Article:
Lucie Kramer, a registered dietitian and center team member, says the center also will look to partner with other state-wide agencies and organizations such as S.C. Department of Health and Environmental Control; Eat Smart, Move More; and hospitals.
"We are so pleased to have Boeing's support to continue our work and to expand it to include other South Carolina school districts," says Kramer.
"The important task we have going forward is encouraging and assisting schools to find business or organization partners to fund their Wellness Achievement Awards."
And while the center's verifiable checklist provides a framework, it still gives schools flexibility and creativity to grow in their own way.
Kramer says school wellness committees were empowered to seek out their own sponsorships, such as Wando High's with Atlantic Spine Clinic for $500, and grants from the Cooper River Bridge Run. She also noted that many formed walking and running clubs and purchased equipment.
"A record number of schools included students on their wellness committee," says Kramer. "This is an idea we support to enhance the capacity of the wellness committee and make students feel included in wellness efforts."
Polly Porter-Campbell, the school nurse at Buist Academy and wellness committee chairwoman, says she was happy that the school, which was a runner-up last year, was finally the district's wellness champion this year.
Among the initiatives Buist did this year was a student running club, which participated in the Charleston Youth Marathon and Cooper River Bridge Run, participated in Eat Smart, Move More's "Let's Go H2O" campaign to encourage water drinking and healthy food tastings.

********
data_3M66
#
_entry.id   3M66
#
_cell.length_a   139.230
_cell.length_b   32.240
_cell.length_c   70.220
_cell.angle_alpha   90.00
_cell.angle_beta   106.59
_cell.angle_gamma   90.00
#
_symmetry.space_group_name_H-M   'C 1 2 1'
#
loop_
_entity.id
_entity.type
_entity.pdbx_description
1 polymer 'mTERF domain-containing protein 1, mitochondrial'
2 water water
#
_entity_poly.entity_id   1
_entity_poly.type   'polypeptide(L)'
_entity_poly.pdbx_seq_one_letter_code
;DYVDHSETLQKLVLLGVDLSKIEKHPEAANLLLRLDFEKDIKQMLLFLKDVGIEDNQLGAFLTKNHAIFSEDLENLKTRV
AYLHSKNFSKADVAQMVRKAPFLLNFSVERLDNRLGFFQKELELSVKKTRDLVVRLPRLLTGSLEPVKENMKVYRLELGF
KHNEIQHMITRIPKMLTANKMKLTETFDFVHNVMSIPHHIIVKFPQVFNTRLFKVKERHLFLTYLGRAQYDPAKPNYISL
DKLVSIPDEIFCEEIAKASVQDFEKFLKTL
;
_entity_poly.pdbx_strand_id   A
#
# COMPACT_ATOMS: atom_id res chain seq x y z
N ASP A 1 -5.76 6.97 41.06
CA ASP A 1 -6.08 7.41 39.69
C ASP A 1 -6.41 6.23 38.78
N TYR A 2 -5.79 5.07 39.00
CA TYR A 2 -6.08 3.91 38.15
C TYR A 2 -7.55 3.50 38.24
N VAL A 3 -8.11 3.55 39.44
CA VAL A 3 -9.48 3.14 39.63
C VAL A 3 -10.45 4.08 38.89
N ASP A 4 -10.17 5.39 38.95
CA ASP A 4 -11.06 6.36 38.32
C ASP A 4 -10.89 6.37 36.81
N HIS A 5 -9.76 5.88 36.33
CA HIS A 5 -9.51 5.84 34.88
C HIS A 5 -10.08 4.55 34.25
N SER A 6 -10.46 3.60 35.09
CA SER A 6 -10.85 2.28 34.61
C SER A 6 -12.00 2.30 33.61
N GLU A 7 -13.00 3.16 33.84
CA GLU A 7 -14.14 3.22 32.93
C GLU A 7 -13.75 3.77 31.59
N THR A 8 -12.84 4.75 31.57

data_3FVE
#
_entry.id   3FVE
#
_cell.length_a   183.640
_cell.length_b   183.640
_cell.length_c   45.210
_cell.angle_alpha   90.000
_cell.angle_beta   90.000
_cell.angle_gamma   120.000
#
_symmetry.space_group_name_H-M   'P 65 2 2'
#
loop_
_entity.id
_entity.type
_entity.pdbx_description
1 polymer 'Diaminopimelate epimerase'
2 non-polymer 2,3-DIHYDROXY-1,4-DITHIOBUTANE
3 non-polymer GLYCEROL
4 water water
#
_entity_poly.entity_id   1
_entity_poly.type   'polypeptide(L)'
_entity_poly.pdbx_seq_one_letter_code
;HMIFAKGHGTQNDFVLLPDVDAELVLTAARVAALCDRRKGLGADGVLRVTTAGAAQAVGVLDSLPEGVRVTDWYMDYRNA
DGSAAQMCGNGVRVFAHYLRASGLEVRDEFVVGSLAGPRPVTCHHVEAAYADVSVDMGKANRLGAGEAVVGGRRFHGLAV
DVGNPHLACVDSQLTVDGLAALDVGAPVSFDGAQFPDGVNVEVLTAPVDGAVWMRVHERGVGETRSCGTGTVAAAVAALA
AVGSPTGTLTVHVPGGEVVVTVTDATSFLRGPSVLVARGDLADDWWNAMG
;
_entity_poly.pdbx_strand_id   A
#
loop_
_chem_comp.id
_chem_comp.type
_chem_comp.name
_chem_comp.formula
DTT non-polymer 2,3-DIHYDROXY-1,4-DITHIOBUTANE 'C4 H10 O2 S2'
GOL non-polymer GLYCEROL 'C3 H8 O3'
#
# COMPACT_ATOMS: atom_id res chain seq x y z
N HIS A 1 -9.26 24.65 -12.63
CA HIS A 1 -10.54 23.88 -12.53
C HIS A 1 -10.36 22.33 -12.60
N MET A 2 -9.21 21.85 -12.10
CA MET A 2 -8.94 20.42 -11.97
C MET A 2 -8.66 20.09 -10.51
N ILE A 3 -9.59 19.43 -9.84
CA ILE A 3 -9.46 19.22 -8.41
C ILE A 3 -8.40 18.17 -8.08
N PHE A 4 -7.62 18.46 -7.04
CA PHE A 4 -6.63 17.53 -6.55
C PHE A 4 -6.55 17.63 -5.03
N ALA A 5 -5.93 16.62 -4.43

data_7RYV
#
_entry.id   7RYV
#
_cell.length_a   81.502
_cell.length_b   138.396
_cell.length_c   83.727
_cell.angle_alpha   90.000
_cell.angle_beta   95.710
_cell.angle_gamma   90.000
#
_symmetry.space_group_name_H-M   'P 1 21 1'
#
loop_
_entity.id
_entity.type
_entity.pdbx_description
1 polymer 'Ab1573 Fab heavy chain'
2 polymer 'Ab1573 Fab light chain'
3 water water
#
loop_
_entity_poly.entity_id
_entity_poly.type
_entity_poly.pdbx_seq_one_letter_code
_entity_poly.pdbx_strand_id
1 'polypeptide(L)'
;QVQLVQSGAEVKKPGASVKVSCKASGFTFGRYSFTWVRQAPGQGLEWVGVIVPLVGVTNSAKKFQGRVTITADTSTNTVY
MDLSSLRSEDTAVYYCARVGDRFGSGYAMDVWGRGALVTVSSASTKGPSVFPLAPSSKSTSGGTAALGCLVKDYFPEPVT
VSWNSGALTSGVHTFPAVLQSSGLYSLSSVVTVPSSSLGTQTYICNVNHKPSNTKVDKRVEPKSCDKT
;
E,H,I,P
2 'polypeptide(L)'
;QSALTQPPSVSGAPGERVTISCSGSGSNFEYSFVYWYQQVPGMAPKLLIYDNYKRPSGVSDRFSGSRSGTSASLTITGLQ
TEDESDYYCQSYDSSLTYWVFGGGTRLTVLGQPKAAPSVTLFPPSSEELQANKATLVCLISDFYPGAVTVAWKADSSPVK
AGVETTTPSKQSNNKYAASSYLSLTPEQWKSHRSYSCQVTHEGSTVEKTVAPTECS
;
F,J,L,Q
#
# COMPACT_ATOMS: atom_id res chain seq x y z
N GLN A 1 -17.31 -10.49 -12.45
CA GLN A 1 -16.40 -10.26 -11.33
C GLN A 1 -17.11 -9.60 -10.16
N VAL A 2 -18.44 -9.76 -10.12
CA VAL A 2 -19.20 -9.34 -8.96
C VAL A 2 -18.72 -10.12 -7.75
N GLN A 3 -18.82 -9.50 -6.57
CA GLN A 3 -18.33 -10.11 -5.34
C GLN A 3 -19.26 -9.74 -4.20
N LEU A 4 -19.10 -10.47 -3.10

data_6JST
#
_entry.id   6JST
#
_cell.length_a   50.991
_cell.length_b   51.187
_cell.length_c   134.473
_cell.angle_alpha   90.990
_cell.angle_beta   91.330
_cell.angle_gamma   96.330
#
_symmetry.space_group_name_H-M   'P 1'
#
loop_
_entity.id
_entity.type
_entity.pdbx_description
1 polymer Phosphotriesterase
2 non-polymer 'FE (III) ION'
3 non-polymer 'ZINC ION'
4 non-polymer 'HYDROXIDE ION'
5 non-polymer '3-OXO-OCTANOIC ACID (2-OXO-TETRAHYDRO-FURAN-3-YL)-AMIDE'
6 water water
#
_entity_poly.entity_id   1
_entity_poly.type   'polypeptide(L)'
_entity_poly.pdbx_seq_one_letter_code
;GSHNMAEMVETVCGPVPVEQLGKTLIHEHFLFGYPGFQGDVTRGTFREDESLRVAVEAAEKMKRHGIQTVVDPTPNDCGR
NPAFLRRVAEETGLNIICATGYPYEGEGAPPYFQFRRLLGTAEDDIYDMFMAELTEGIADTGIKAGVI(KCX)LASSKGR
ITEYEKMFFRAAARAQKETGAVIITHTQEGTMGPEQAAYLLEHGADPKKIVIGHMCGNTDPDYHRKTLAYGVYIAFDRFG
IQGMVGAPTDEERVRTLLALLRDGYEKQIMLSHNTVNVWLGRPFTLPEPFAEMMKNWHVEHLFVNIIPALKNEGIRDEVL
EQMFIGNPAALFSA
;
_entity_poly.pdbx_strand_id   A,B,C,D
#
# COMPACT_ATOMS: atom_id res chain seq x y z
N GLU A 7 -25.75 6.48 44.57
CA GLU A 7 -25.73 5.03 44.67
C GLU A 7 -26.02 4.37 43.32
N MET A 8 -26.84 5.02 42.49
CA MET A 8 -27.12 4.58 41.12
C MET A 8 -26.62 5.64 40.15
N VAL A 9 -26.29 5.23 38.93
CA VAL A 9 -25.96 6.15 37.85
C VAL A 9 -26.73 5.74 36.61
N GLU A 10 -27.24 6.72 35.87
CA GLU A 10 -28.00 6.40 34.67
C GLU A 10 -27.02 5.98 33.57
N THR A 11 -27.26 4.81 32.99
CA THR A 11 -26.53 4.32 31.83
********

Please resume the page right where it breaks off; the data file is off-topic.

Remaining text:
Porter-Campbell adds that Buist, which moved back into its renovated building on Calhoun Street this year, is excited to have a gymnasium for the first time in its history. It also must be creative to maximize space in a relatively small playground for the 452-student school.
Individual schools aren't the only ones who receive honors at the wellness celebration. Faculty members and volunteers who are part of wellness committees do, too.
This year's winner of the Mark Cobb Transformation Award for Charleston County was Josie Strong, the physical education teacher at James Simons Elementary School on Leeds Avenue in North Charleston.
Strong was nominated by school nurse Jennifer Yarborough, who says Strong was "key this year in creating a culture of wellness," both professionally and personally.
"This year, Josie created a tennis team for James Simons giving the players and the school a new sense of camaraderie," says Yarborough. "Josie acknowledges, with her initiatives, the correlation between health and the ability to learn. ... She has ongoing energy and a positive attitude that again exemplifies her commitment to a healthy lifestyle."
For Strong, a runner who completed this year's Charleston Half Marathon, among the highlights of this year were starting the tennis team, getting students to have at least 120 minutes of physical activity per week, and having after-school Zumba classes for teachers.
"I really believe in health and wellness not only in adults but in children and I feel like if you have a few people that are passionate about it, you can change an entire school or community. That's why I think anyone with drive, spirit and enthusiasm can do it."
Reach David Quick at 937-5516.